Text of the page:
(PRWEB) May 17, 2011
A series of action-packed science videos, central components of Pearson’s middle grades Interactive Science curriculum programs for U.S. students, was honored as a finalist for Best Children’s Program at the International Wildlife Film Festival (IWFF). The Untamed Science videos, created by a globe-trotting team of young scientist “eco-geeks,” are bringing real-life adventures directly to students across the nation every day.
Rob Nelson, host, lead producer, and director for Untamed Science, said, “Learning science should be fun, provocative and easy, not intimidating and tedious. We are extremely passionate scientists, educators, and filmmakers who revel in our job of bringing the excitement, mystery and fascination of science into classrooms every day.”
He added, “Since 2009, our team has worked with Pearson to create quality educational videos that encourage kids to never stop exploring their world. We are incredibly honored that the International Wildlife Film Festival has recognized the value of what we are doing to help create a generation of kids who love going along with us on our treks to investigate earth’s wonders.”
Lynda Cloud, head of Pearson’s science programs, said “Being named as a ‘Best Children’s Program’ finalist by the International Wildlife Film Festival is a testament to the power of digital learning and to the uniqueness of the mission of the Untamed Science team. Teachers everywhere are telling us that their students are thoroughly captivated by the way Untamed Science has brought science to life for them. The dynamics and discourse in the classroom really change as students become immersed in these real-life adventures.”
The full Untamed Science video series, which includes high school and elementary science topics, was also named “Best of Category” in the Internet Video/Program division. These videos infuse every chapter of Pearson’s science programs with enthralling and thought-provoking explorations. Students can follow the eco-geeks through their online video blogs and podcasts as they travel the globe in search of answers to the wonders of science.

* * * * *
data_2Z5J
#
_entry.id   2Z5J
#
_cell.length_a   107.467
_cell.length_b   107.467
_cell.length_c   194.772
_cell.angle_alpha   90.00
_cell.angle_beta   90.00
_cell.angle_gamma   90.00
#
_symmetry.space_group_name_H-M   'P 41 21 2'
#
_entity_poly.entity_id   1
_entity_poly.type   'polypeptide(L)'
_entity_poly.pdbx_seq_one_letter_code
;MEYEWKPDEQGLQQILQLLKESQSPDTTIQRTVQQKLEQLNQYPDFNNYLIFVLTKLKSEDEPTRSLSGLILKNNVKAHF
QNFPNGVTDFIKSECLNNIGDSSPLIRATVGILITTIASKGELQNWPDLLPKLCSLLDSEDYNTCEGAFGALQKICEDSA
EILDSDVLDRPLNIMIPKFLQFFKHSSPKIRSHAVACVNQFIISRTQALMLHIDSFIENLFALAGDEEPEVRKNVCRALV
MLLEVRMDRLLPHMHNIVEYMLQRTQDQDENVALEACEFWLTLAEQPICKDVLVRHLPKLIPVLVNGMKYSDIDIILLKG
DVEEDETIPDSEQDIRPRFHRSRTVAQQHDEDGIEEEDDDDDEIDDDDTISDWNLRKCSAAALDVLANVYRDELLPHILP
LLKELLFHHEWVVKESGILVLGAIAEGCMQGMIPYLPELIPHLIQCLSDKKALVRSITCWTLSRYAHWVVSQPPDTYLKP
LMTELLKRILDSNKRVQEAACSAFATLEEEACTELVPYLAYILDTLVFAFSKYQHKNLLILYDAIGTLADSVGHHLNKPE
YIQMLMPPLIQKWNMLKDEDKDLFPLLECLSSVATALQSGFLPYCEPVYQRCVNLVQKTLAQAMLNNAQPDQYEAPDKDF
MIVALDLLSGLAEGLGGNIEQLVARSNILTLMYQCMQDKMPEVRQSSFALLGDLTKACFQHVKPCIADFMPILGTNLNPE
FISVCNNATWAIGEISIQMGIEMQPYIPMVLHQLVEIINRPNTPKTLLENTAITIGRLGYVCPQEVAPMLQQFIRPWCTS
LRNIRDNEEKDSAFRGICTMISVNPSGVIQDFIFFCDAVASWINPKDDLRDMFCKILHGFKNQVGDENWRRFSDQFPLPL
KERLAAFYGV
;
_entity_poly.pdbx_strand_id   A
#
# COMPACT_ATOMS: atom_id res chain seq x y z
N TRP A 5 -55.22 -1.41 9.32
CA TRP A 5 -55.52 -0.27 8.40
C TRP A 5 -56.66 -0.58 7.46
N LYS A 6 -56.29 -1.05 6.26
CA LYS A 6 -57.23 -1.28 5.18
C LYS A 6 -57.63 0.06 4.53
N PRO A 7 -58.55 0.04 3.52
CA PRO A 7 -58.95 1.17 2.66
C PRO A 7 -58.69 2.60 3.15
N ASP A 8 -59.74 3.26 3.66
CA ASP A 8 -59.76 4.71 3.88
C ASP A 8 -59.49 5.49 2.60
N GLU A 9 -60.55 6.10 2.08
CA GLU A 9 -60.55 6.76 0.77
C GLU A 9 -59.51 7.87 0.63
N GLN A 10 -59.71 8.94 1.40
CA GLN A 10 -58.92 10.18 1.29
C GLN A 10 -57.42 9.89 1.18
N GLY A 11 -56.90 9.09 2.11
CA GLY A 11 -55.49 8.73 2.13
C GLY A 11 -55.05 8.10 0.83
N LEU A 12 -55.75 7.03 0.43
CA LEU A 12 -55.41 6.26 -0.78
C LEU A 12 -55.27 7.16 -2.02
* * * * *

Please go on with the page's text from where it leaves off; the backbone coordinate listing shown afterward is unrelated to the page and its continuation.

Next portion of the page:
Described as science reality TV, the Untamed Science videos accompany Pearson’s Miller & Levine Biology and Pearson Chemistry high school programs and the Interactive Science curriculum for the elementary and middle grades.
As a part of the Interactive Science program, Untamed Science videos complement the spectrum of topics explored in the curriculum and are tailored to the specific age range of students. Sixty-five videos on earth science, life science, chemistry, physical science and technology are geared toward the middle grades. Elementary grade students are privy to an additional 80 videos, each researching a different science question through an adventurous field trip, an experiment, and a fun music video.
More than 30 Untamed Science videos complement each chapter of Miller & Levine Biology, with lessons on human biology, ecology, evolution, cell biology, and genetics.
Slated for release in August 2011, the Chemistry video series is designed to help students see how practical chemistry is applied in the real world. Twenty-five new chemistry videos include global adventures, interviews with real practicing chemists, and visits to industrial sites to see chemistry in action.
Educators, students and parents can follow the eco-geek’s adventures at http://www.untamedscience.com or on Twitter at @UntamedScience.
About International Wildlife Film Festival (IWFF)
In its 34th year, IWFF is the longest-running wildlife film festival in the world that emphasizes conservation and honors quality filmmaking. IWFF’s mission is to promote awareness, knowledge and understanding of wildlife, habitat, people and nature through excellence in film, television, and other media.
Pearson has a vision of effective education: a virtuous circle of learning where powerful technologies enable teachers to assess students unobtrusively, diagnose their learning needs swiftly, prescribe personalized learning, monitor student progress, and provide ongoing feedback to students, teachers, and parents. It begins by optimizing assessment data and putting it to work for continuous improvement in student progress and teaching effectiveness. For more, visit http://www.pearsonschool.com.
Contact: Stacy Skelly, 800-745-8489
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